I’ve been fighting a battle for some time now. Not against any person(s) but against a budget. There’s a never ending struggle between my wallet and my ambition. Each year I assess my accomplishments and try to set new and bigger goals for the coming year and one of the factors that must always be considered is budget.
This year I want to ride in a bunch of local bike races, a new goal for me. I also have a few race distances I’d like to run and get new PR’s. So what’s the big deal? Well, the fact that I like to run the longer race distances, half marathon and marathon distances, as well as some of the more popular races like the Army Ten Miler means my goals come with a bigger price tag than if I wanted to race, for instance, all 5k’s. In just the few years I have been running and racing the price for race registrations has steadily risen. To some degree I understand because registration numbers have also risen in what everyone’s been calling “The Running Boom”. They say it’s bigger than the boom in the 70’s. With these larger fields comes larger operating costs for the race organizers, but let’s be honest, $250 to run the NYC Marathon with 40,000 other people? Can you even get a PR in a race that tightly squeezed into the streets of NYC? Yes, you can, but you’re gonna be weaving though a sea of people through the entire race.
I recently read an article by Dean Karnazes on RunnersWorld.com in which he talked about a race that had low registration numbers until it offered a Groupon, after which it filled up almost immediately. Personally, if I run the marathon distance this year, it’ll only be once because even the less popular races costs $100 or more. The closest stop on the Rock n Roll Half Marathon series, Philadelphia, has a price tag of $85 if you register 5 months in advance, and don’t forget about parking, tolls, food, lodging etc.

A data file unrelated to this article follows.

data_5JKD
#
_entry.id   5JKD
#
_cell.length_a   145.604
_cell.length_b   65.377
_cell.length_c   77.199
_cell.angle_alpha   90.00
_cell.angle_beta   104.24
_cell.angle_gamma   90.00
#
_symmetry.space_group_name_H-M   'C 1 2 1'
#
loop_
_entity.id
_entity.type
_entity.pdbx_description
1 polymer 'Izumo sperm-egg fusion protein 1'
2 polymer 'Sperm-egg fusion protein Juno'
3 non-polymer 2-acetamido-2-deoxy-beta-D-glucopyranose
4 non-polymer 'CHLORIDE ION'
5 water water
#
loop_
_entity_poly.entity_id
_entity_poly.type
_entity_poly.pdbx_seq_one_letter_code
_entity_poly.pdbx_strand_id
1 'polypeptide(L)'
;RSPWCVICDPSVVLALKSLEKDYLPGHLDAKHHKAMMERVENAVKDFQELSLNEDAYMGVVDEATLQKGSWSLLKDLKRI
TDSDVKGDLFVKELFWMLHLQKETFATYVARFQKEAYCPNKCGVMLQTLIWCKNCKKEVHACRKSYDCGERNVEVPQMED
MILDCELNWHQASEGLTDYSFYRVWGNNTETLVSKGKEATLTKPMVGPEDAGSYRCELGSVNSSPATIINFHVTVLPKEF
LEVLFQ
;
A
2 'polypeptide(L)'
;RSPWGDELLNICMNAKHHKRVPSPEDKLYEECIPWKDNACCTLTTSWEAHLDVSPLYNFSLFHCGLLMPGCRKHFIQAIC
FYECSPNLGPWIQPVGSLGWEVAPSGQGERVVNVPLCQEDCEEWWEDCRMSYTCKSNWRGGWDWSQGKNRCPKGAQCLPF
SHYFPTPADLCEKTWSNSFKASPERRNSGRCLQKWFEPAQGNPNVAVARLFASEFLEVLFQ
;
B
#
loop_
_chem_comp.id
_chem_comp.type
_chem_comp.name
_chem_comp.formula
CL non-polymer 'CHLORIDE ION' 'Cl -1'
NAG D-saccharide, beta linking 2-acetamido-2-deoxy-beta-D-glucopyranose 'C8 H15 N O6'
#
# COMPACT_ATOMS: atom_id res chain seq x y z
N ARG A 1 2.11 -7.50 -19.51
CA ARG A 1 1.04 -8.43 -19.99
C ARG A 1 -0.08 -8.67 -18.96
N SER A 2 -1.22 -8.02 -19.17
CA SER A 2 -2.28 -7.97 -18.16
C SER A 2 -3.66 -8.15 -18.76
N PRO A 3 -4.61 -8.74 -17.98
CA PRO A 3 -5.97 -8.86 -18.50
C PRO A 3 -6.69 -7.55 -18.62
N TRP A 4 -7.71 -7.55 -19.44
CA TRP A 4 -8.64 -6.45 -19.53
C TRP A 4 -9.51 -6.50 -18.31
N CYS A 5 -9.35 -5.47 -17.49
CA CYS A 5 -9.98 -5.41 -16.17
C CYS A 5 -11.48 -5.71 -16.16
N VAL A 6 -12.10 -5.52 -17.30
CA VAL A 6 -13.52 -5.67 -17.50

Please don’t think I’m naïve. I understand that the price of goods is whatever the market will bear, which means that there are obviously enough people willing to pay these prices so the races have no reason to lower them for little ‘ol me. Let’s not even get into Iron distance triathlons. *Ahem* $750+ entry fees plus the cost of all the equipment, plus pool memberships etc. I know, they sell out too, but let’s be honest, you could take the family on vacation for what it costs to compete in one of those bad boys.
So what’s this all mean? It means that I’ll have to pick and choose the events I compete in this year. I won’t be able to race every weekend, which I’d do if I had the time and money. I’ll balance out a few running and bike races over the course of the season with group runs and rides and it’ll still be a great year. I’ll remind myself that it’s not only about racing, but about being healthy and well rounded. It’s about spending time with other people who love to do the same things whether it’s an official competition or just training. It’s about getting stronger and faster doing what I love.